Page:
Disable fast-math for a specific function


#1

I’ve written a large numeric simulation that benefits substantially from starting Julia with --math-mode=fast (79% speed-up). I know this flag can be dangerous, but up until now, everything has worked well.

I’d now like to add Bayesian Optimization to tune a few parameters. Unfortunately, the Gaussian Process MLE breaks when I use explicit parameter bounds with fast-math enabled. Performance is not important for the Gaussian Process – I just need it to work.

Is there a way to disable fast-math for only the call to the Bayesian Optimization function?

I’ve tried switching to explicit @fastmath in the obvious parts of my code, but I still get a 43% speed-up by using the global --math-mode=fast flag.


#2

I don’t know of a way to do this easily. Looking at codegen (intrinsics.cpp), it seems that codegen just uses the global flags which are set when julia starts. And the @fastmath macro is a strictly local transformation.

Perhaps the best you can do here is to start two julia instances; one to do the outer loop with Bayesian optimization (fastmath off) and another (or several) worker processes to run the simulation with fastmath on? This might be a good setup in any case, as with multiple cores/machines you’ll then be able to run several simulations in parallel to feed back into the Bayesian optimization.


#3

Explicit @fastmath seems like by far the best option to me, if you could achieve about the same performance. I’m curious why you can’t… is it because --math-mode=fast applies to code within Base and other packages that you can’t reach with @fastmath?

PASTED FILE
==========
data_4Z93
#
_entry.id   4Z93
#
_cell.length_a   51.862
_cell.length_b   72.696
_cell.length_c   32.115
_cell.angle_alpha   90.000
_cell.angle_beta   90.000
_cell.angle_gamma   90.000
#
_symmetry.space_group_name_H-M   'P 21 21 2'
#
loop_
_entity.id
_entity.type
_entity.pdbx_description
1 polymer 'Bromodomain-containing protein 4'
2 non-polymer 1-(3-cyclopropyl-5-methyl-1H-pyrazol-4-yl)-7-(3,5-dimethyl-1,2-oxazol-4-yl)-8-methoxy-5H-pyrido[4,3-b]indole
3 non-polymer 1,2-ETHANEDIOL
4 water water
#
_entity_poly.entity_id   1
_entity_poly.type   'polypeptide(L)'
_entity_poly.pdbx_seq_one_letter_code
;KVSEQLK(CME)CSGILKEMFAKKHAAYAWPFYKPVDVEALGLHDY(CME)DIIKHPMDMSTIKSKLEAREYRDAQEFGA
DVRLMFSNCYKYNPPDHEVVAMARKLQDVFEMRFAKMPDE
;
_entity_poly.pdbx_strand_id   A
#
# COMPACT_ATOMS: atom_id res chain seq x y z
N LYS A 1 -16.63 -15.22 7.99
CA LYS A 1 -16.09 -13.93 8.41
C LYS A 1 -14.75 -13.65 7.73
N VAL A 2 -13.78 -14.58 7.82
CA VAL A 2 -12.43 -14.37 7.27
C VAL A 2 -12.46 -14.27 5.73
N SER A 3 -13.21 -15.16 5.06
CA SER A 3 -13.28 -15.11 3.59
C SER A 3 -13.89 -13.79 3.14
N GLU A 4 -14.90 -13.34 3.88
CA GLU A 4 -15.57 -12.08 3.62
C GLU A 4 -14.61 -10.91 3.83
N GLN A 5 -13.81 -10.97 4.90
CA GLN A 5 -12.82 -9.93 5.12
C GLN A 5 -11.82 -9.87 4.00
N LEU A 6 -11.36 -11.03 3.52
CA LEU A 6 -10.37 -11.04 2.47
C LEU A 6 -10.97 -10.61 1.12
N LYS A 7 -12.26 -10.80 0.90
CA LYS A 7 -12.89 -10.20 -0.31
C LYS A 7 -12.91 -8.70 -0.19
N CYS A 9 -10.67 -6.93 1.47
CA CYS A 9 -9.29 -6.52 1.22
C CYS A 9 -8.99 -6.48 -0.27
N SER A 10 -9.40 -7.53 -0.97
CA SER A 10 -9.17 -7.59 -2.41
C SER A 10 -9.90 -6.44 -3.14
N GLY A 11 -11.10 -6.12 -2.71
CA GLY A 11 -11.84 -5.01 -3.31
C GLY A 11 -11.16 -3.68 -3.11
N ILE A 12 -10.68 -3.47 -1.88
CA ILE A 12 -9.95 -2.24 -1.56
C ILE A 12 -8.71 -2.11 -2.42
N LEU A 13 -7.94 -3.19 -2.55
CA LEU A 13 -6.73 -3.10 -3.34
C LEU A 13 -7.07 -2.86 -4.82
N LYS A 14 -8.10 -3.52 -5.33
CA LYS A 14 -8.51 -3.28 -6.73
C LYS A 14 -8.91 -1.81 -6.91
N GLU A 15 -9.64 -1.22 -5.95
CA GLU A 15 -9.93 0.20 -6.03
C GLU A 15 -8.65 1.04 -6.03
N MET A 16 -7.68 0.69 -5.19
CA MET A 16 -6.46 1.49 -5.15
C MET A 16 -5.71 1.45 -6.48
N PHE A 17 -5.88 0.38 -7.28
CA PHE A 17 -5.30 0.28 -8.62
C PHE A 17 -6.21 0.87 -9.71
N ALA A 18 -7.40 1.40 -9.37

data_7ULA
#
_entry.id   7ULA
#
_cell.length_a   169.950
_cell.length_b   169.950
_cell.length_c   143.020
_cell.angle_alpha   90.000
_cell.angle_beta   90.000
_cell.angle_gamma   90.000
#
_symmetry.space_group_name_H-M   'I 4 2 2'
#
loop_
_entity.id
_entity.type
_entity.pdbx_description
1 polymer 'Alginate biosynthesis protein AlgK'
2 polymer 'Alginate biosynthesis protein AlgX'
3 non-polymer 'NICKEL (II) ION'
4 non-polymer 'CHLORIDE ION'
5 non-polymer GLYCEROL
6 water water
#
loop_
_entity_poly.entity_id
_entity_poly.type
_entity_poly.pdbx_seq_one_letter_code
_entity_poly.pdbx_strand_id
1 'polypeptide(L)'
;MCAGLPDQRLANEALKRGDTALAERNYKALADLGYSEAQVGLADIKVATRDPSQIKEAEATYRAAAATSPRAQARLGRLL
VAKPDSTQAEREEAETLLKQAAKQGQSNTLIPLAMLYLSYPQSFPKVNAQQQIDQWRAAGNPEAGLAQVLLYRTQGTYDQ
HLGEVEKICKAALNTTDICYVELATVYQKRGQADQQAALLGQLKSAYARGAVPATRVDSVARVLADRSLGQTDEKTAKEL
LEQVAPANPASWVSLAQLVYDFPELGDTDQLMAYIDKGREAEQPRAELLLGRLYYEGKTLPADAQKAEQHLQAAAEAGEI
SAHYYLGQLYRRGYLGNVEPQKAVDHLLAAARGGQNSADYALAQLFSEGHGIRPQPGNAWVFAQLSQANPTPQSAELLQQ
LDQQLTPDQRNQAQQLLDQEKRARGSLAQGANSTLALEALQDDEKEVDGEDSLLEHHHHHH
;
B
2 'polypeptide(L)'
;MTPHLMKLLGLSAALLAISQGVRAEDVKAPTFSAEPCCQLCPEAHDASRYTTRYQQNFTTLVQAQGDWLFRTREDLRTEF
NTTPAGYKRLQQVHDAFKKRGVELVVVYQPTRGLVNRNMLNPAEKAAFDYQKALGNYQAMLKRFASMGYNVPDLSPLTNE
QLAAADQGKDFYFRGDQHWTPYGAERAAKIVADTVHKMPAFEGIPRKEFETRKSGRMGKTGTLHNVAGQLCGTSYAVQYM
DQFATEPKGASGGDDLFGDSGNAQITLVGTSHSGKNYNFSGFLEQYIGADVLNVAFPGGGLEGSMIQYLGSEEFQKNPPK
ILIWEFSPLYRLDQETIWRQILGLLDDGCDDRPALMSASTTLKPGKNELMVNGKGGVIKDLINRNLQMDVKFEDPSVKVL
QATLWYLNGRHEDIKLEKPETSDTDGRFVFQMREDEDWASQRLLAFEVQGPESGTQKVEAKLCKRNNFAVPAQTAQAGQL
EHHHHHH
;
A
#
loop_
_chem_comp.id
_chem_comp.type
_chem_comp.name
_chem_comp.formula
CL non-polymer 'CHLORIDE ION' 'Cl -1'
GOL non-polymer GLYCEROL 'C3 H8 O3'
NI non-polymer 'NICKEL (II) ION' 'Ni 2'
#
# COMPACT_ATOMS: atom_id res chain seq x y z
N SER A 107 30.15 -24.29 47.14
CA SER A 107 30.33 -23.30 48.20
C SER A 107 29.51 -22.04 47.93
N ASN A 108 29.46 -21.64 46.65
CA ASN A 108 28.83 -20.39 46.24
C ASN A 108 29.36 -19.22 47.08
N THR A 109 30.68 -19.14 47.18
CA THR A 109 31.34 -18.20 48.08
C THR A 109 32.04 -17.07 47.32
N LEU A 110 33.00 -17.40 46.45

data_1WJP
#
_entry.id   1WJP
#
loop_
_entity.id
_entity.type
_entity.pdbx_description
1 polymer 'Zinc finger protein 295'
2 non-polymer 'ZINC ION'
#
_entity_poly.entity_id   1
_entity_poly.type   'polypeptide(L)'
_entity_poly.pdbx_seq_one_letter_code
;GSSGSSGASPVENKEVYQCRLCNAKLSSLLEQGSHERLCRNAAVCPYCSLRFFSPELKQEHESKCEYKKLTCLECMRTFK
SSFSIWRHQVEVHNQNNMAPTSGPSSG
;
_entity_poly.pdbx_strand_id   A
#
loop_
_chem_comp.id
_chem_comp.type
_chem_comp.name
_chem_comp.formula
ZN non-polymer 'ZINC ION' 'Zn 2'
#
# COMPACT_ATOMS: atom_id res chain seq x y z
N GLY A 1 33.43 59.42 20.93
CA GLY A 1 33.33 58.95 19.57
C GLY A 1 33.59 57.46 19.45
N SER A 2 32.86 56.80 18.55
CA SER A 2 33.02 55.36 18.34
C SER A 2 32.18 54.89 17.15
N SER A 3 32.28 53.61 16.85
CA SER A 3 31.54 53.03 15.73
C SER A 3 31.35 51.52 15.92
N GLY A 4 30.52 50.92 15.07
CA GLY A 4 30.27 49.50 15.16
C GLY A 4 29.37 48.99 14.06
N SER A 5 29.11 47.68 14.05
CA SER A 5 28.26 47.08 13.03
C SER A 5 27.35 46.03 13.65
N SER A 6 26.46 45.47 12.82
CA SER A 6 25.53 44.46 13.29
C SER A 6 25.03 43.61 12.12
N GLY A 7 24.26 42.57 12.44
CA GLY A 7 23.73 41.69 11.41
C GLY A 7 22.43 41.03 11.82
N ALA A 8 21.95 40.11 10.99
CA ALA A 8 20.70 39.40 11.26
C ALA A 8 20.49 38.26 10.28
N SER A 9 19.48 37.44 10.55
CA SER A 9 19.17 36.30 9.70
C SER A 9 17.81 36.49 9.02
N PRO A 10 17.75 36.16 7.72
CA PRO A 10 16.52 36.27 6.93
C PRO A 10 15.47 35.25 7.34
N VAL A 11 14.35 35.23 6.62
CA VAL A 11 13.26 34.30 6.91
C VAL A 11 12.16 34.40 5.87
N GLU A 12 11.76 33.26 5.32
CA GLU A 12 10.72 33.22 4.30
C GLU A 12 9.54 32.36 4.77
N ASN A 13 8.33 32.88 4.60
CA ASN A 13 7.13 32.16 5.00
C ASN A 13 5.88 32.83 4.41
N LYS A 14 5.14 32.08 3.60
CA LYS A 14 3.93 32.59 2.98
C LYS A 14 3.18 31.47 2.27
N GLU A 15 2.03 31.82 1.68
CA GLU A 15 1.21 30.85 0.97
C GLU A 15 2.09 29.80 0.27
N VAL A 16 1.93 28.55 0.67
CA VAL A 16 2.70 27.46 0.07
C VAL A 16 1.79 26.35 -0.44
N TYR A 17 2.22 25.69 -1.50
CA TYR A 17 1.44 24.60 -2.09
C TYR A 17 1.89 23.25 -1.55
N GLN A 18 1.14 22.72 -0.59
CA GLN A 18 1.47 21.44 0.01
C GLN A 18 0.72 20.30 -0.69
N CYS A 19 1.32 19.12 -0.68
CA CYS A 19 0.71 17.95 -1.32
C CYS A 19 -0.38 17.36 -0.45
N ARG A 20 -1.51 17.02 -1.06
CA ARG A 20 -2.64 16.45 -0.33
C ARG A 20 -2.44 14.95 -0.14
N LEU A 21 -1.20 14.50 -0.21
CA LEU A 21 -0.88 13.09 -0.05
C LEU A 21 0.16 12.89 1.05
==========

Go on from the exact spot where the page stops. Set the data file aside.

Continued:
#4

I’ll need to profile more carefully to see where the differences are. I haven’t tried @fastmath with every function yet, so it’s possible I’ve missed some, or like you said, there’s some code in another package that is affected.

I will be using remote workers, so I may just do that: run a master without fast-math and have all the slaves use fast-math.


#5

The problem with @fastmath is that it doesn’t compose so it could be a pretty big burden to add it enough places, especially if using external libraries.


#6

Would be interesting to profile with and without fastmath and see if there is something specific that sticks out.


#7

Almost all optimizations that fastmath allows can be done manually by some combination of:

  1. explicit algebraic simplification of expressions,
  2. @simd annotations to allow floating-point re-association across loop iterations,
  3. use of muladd to compute a*b + c operations in a single operation.

It’s definitely some work but if you can identify which functions are sped up by --math-mode=fast then you can speed them up manually. It’s probably just a handful of functions that are making most of the difference. My guess is that there’s a few loops that need @simd annotations in order to vectorize.